An expected problem with the salaries of employees.. The state does not own the dinar, and the bet is on "electronic payment".[You must be registered and logged in to see this link.][You must be registered and logged in to see this link.] |Today, 17:59 |
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Experts and specialists agree that the Iraqi government is facing a real crisis in providing Iraqi dinars to pay its monthly obligations, especially the salaries of employees.
The revenues of the Iraqi state are represented in dollars, which it receives as a result of selling oil and exporting it globally. In return, the Ministry of Finance, in order to pay its monthly obligations, sells dollars to the central bank and takes an Iraqi currency in return for distributing salaries and paying other obligations in Iraqi dinars.
The Central Bank comes in Iraqi dinars through selling dollars to merchants, importers, and other cash sales, as the Ministry of Finance needs monthly to pay operating expenses, including salaries, about 8 trillion dinars per month, or more than 260 billion dinars per day , which is equivalent to 182 million dollars per day.
This means that the Central Bank must sell 182 million dollars daily, to be able to obtain 260 billion dinars daily, or 8 trillion dinars per month, in order to pay the monthly international obligations, including salaries.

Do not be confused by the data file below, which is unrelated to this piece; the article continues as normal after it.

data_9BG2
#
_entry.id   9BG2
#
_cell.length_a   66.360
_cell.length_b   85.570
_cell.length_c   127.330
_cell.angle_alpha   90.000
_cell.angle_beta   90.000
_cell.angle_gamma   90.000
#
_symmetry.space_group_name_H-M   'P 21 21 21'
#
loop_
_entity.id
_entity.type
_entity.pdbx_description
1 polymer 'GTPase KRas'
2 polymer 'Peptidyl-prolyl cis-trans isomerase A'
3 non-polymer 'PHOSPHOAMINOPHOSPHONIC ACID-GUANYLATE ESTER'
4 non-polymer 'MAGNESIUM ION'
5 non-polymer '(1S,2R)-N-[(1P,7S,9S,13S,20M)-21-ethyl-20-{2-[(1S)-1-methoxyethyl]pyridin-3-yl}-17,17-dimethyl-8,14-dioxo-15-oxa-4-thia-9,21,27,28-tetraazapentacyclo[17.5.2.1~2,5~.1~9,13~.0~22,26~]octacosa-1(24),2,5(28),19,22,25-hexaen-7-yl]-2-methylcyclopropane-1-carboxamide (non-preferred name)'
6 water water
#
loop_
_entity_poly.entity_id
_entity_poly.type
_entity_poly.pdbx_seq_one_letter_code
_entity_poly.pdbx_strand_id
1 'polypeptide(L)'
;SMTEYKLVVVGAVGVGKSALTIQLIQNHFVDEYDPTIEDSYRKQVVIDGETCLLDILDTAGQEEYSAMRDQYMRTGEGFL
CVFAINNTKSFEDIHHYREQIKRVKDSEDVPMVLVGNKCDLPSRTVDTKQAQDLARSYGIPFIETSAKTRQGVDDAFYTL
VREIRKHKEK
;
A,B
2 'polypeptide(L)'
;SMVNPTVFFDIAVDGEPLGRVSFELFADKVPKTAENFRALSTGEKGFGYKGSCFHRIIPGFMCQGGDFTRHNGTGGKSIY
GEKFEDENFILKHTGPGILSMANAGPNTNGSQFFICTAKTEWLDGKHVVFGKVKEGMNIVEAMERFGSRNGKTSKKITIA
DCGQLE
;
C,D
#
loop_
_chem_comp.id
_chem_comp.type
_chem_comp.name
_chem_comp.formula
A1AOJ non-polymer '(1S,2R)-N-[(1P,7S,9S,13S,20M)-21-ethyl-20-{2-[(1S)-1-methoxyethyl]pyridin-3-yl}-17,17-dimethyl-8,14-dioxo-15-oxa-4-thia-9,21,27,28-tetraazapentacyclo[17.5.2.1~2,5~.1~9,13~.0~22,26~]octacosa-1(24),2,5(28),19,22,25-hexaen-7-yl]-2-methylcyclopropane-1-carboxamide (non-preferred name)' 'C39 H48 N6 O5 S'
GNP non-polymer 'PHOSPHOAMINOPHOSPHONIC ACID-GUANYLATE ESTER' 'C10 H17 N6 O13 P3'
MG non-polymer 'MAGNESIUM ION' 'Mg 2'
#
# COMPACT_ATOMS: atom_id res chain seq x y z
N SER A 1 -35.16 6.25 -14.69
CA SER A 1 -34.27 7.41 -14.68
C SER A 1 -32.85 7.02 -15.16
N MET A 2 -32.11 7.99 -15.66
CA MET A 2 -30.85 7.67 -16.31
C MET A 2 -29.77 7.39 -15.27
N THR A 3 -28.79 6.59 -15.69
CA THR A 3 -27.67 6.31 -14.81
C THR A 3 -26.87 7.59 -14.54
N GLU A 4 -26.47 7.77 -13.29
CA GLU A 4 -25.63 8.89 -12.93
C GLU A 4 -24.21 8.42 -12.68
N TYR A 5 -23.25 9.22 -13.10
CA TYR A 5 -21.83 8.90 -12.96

However, the Central Bank, 3 months ago, does not sell less than $100 million per day, which means that the Central Bank and thus the Ministry of Finance do not get enough Iraqi dinars to cover their needs, but only have the dollar.
And economic expert Abdul Rahman Al-Mashhadani says, in televised statements followed by “Baghdad Today,” that “the central bank does not have an Iraqi dinar next month,” noting that “this problem began to show signs since this month, as salaries were delayed until the 29th of the month, at the time which some ministries receive their salaries since the 16th of the month.
He emphasized that "77% of the exported currency exists with the people, and no one can withdraw it from them because of the lack of confidence in the banking system. Therefore, the decrease in the central bank's sales of dollars means that it does not own the dinar, and we will face a problem in distributing salaries next month.”
On the other hand, specialists point out that some indicators that have begun to appear from the government as well as the central bank confirm the depth of the problem and their lack of possession of dinars, as they consider that the central bank touched on issuing a cash currency of 20 thousand dinars, as well as the government's tendency to activate electronic sales, all of them Questions indicate that the state does not own the Iraqi dinars to distribute to employees.